I am a Classics student at St Andrews University. I am deeply interested in language and enjoy thoroughly explaining the 'ins and outs' of Latin and Ancient Greek. These are undeniably complex languages, so it is easy to feel overwhelmed by them. I have been through this process, and am able to help a budding Classicist overcome these challenges bit by bit.
I studied Maths at A-Level and maintain an enthusiasm for the subject. Nothing quite beats the satisfaction of solving a particularly difficult equation. I hope that by the end of a Maths session you will experience a similar satisfaction as questions open up before your newfound Maths knowledge!
I also recently received this thank-you email from a tutee on another site:
I'm sure you have already heard from my mother about my GCSE results. But I wanted to thank you personally for the help you gave me, as I feel the past paper practices we did made a real impact on my results. I went from predicted B and C grades to A and A*s in humanities, and I doubt that it would've happened without your help. Also, thanks for your help with sciences where I got A*s except for the A in Physics, but I don't hold you responsible for that :)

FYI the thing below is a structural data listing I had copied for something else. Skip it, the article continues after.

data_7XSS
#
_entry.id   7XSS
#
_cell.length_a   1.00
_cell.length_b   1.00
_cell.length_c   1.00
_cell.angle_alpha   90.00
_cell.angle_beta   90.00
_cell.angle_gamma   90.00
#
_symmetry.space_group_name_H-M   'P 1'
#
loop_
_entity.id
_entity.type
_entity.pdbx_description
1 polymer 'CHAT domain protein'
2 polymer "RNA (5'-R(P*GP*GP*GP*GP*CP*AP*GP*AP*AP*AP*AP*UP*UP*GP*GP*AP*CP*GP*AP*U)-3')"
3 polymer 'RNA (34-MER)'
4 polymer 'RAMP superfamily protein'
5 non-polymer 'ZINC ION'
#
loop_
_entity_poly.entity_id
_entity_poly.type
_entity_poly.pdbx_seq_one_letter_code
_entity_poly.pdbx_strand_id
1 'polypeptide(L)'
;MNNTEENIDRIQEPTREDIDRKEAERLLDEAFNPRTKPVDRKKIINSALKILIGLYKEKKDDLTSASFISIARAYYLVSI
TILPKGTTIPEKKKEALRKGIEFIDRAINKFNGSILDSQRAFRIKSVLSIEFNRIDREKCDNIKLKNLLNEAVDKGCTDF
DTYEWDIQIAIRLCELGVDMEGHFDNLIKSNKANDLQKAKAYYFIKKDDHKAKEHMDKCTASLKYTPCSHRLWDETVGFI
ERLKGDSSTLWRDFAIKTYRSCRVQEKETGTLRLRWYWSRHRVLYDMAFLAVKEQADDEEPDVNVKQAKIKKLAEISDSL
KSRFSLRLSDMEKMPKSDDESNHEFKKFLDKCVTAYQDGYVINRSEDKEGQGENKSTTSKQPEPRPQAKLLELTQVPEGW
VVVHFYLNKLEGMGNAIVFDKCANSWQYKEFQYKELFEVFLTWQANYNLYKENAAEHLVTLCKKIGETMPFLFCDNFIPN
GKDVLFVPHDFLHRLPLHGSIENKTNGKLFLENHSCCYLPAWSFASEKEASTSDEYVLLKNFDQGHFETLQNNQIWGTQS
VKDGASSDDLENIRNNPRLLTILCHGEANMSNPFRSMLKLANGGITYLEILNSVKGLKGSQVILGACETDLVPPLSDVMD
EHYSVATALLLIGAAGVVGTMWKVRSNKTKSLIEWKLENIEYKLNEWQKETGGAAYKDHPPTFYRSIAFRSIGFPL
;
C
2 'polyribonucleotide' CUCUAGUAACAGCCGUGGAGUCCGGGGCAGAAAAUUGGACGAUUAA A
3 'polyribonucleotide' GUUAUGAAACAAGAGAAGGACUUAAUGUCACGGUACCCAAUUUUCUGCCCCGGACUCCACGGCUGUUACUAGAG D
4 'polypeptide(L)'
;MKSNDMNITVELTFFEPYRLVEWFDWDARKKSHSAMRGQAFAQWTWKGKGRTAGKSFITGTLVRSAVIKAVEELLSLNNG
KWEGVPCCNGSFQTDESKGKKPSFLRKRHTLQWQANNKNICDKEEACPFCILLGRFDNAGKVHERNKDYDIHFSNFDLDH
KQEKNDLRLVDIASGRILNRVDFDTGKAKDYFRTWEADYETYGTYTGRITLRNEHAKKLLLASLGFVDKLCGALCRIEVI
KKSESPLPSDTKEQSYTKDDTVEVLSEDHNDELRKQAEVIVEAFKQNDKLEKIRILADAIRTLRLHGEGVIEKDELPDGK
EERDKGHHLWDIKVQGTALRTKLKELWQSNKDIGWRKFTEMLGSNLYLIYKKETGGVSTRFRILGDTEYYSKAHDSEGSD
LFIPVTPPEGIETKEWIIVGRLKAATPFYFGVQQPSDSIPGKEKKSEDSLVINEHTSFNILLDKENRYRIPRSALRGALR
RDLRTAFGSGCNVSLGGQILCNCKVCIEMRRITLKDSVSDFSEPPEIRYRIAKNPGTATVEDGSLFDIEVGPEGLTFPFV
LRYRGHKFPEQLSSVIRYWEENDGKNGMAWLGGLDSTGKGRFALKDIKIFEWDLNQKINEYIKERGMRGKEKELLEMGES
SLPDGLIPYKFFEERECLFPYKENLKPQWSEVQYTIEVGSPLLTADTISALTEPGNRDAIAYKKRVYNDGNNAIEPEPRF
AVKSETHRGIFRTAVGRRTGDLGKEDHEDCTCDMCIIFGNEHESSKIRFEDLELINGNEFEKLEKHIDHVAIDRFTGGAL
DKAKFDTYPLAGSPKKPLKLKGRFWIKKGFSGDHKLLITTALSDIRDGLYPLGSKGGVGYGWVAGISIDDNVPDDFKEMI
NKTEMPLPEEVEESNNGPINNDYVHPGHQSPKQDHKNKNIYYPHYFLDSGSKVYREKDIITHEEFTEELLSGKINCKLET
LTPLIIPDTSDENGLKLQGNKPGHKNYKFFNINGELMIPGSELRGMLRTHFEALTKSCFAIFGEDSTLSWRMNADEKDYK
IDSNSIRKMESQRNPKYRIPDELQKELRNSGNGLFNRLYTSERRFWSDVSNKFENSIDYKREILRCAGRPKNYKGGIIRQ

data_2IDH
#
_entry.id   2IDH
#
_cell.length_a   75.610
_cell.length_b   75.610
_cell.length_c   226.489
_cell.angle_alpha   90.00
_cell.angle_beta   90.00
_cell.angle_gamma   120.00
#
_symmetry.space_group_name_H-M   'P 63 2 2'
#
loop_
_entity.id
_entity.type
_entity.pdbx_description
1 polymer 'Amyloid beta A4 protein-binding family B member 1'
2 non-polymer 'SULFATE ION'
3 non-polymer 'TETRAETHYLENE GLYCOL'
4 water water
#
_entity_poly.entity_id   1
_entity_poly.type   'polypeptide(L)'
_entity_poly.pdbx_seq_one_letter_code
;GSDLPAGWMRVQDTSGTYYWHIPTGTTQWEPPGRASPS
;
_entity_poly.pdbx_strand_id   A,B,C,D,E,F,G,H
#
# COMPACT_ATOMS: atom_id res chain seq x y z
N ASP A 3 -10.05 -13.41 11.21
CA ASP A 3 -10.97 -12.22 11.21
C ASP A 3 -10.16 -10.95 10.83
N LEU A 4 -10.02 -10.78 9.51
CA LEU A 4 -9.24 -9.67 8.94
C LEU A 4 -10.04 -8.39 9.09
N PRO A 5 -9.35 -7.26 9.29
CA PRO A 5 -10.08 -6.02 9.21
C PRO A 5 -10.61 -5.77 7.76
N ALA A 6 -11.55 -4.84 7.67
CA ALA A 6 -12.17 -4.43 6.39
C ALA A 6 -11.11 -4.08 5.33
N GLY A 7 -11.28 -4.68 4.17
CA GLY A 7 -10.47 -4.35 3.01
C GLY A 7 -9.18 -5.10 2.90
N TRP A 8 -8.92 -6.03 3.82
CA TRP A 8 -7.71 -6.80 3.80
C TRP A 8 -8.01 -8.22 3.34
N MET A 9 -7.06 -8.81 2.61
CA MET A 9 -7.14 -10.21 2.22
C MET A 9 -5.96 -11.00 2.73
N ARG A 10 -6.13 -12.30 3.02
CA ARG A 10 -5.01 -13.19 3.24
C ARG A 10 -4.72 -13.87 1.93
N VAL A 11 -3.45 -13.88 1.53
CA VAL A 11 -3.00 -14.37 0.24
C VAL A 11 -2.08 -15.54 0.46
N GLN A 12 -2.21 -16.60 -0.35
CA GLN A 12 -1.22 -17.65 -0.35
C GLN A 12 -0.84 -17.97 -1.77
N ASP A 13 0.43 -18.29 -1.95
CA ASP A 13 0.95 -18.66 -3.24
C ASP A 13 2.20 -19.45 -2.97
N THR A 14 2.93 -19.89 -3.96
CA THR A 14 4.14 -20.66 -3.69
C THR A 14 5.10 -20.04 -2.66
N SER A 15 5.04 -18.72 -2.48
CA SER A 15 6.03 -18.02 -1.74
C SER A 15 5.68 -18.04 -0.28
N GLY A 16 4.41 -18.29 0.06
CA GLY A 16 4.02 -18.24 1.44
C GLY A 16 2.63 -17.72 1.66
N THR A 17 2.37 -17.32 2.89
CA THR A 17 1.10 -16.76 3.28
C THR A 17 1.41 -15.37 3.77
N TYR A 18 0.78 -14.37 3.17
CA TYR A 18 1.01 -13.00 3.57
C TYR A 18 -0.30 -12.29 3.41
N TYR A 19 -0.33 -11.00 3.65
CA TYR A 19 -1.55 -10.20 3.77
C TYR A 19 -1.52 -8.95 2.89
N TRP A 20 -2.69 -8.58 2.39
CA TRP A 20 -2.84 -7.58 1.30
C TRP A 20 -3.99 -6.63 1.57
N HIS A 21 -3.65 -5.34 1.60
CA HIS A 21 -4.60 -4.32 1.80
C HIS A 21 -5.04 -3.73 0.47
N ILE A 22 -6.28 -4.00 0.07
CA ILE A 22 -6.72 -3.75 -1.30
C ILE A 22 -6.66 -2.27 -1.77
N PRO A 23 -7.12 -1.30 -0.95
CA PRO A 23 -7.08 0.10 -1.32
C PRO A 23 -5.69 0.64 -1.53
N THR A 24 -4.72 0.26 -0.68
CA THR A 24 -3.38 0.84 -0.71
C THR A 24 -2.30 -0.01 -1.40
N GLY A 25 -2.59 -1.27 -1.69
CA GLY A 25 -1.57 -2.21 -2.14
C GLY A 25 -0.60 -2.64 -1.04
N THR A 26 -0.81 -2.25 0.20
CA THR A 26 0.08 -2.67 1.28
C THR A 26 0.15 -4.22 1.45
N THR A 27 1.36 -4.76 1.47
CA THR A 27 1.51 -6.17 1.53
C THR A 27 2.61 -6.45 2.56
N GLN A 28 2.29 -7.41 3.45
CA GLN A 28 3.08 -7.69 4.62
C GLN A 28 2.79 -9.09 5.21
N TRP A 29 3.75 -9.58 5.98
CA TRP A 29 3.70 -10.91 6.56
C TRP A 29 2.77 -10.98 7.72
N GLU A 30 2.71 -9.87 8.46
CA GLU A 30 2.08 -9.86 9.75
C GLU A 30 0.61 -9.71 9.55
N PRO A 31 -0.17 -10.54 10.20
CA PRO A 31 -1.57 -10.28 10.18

With my sincere appreciation, many thanks.
|Classical Greek||A Level||£20 /hr|
|Latin||A Level||£20 /hr|
|Maths||A Level||£20 /hr|
|Classical Greek||GCSE||£18 /hr|
|Before 12pm||12pm - 5pm||After 5pm|
Please get in touch for more detailed availability
Nina (Parent) October 4 2016
Isabella (Student) October 11 2016
Isabella (Student) October 4 2016
It is true that there are a lot of endings for every type of word in Greek. There are many ways to learn them, depending on the person. For example, you could try writing a whole table without looking at the textbook, then checking for mistakes and correcting them. If you prefer a more active exercise, try translating an unseen and analyse the ending of each word. Whatever you do, do not simply stare at the tables and hope to memorise them - learn actively, not passively!see more